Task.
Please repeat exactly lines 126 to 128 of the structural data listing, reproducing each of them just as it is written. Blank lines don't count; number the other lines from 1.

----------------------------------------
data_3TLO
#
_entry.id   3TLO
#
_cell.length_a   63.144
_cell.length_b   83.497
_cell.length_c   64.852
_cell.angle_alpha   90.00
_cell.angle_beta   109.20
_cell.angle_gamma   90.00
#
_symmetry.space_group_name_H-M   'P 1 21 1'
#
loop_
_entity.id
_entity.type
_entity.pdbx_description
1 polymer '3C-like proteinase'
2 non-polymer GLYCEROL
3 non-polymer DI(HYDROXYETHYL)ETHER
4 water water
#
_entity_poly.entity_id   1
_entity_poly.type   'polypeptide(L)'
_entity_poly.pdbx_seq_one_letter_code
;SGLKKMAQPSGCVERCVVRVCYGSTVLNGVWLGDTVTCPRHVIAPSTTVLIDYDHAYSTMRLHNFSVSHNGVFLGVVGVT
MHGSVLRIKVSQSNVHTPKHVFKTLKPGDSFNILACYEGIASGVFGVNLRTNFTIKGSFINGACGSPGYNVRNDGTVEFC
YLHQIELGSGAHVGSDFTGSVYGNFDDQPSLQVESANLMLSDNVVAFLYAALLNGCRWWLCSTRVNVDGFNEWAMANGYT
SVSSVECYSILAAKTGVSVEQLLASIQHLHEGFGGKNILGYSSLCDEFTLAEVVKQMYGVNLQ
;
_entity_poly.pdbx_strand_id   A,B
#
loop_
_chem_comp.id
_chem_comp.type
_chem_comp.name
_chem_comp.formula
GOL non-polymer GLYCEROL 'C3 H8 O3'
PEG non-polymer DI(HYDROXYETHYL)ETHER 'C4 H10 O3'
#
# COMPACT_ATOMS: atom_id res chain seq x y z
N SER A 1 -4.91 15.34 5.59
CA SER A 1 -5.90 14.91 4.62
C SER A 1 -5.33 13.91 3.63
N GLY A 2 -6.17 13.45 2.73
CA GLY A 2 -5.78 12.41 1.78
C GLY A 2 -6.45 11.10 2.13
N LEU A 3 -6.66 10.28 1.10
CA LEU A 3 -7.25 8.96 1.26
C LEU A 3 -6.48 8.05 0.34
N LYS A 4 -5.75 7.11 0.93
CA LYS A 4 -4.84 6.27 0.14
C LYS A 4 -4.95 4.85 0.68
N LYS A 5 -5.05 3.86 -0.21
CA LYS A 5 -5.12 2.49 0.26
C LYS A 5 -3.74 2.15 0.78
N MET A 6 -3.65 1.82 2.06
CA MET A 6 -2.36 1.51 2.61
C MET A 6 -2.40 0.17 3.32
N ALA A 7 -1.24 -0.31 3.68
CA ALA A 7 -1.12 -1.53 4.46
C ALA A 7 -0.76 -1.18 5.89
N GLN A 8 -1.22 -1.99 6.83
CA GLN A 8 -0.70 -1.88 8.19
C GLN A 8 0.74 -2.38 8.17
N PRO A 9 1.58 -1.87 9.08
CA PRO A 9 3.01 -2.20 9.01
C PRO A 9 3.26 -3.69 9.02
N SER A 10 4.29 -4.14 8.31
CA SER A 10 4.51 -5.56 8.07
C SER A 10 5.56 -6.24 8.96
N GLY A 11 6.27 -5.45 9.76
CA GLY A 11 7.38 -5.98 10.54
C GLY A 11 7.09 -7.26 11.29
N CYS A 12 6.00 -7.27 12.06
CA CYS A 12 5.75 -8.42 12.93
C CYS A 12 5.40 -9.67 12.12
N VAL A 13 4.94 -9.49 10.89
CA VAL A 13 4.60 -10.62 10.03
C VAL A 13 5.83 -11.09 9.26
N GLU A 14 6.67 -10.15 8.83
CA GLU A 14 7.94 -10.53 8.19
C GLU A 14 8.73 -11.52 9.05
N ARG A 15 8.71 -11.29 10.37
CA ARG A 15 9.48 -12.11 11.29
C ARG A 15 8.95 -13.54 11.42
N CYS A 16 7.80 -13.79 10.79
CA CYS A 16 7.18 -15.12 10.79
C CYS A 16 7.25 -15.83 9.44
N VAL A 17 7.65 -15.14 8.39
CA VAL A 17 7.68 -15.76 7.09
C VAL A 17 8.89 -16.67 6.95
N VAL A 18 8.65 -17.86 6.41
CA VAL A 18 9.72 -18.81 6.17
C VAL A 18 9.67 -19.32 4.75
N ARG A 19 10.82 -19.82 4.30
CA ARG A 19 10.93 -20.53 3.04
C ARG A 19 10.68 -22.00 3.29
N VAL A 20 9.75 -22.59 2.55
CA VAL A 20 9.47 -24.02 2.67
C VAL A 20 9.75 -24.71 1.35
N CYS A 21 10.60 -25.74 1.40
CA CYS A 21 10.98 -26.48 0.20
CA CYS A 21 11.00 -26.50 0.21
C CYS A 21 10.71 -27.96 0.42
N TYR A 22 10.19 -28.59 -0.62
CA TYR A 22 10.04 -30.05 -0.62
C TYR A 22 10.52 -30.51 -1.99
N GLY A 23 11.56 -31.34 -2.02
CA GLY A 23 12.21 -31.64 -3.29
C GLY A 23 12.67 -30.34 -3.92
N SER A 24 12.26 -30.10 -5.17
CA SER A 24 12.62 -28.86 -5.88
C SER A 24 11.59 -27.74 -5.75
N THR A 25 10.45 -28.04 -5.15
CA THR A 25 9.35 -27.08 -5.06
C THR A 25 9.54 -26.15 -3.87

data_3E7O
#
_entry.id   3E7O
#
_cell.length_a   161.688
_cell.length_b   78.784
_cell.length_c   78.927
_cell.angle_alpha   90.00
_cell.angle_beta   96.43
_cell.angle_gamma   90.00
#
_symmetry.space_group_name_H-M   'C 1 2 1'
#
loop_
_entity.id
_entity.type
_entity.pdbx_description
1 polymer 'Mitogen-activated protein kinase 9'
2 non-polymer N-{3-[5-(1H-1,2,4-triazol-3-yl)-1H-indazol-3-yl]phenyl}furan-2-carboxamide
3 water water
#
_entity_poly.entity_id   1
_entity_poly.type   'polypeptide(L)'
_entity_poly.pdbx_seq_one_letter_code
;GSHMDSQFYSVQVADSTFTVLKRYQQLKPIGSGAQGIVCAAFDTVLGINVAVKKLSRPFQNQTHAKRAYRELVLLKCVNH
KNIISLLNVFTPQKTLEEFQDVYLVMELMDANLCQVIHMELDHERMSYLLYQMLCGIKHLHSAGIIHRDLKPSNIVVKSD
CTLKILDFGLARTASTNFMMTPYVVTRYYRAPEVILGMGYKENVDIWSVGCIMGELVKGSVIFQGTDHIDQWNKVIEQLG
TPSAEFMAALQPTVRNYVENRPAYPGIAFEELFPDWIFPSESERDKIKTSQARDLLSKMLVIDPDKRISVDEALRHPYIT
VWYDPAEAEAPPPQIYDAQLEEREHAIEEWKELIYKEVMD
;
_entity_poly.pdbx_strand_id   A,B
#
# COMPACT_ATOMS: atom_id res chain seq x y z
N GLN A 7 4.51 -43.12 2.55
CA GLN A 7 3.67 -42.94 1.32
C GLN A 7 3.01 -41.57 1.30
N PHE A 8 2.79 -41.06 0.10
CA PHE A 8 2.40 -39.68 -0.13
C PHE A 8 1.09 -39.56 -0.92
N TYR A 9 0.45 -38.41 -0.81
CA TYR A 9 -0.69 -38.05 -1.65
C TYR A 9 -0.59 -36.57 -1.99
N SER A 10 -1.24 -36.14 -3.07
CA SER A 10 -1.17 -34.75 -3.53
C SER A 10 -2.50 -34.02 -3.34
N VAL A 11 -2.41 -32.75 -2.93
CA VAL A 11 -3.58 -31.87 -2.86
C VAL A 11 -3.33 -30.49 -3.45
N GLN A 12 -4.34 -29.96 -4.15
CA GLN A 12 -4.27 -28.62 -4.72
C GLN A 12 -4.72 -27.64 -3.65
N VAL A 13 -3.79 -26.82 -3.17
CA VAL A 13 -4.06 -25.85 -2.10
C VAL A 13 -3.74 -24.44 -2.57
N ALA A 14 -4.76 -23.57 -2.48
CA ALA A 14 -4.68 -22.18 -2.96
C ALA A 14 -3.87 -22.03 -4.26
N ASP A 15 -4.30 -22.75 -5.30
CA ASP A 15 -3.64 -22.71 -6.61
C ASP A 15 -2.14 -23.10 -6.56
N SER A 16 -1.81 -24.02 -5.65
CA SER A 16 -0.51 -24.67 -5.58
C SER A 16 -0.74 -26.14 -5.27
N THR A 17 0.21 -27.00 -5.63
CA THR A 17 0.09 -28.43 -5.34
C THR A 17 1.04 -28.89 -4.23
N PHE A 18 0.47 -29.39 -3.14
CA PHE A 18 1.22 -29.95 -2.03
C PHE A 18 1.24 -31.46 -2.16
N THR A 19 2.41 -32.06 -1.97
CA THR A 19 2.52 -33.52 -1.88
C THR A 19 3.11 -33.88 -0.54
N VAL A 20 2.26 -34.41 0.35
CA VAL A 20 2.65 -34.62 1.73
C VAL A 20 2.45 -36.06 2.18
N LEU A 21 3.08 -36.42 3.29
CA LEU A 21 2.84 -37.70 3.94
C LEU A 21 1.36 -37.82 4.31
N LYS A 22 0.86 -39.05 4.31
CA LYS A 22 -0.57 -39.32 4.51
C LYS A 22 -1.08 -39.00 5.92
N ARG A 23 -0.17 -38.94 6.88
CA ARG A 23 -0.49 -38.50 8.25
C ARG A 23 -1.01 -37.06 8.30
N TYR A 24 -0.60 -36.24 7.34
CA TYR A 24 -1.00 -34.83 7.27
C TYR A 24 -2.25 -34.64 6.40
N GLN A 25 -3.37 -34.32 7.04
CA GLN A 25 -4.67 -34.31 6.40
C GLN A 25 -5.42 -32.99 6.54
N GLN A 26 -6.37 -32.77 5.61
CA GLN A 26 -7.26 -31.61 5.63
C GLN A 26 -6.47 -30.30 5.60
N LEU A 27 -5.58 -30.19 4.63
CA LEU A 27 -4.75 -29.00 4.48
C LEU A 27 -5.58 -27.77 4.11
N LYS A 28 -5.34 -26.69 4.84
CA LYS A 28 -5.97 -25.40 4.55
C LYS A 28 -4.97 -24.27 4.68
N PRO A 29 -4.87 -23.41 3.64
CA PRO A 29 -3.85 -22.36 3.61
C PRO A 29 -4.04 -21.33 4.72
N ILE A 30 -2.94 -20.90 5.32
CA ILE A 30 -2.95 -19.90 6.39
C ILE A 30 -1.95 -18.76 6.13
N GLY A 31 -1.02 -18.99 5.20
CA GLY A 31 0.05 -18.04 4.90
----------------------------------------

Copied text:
_cell.angle_beta   96.43
_cell.angle_gamma   90.00
#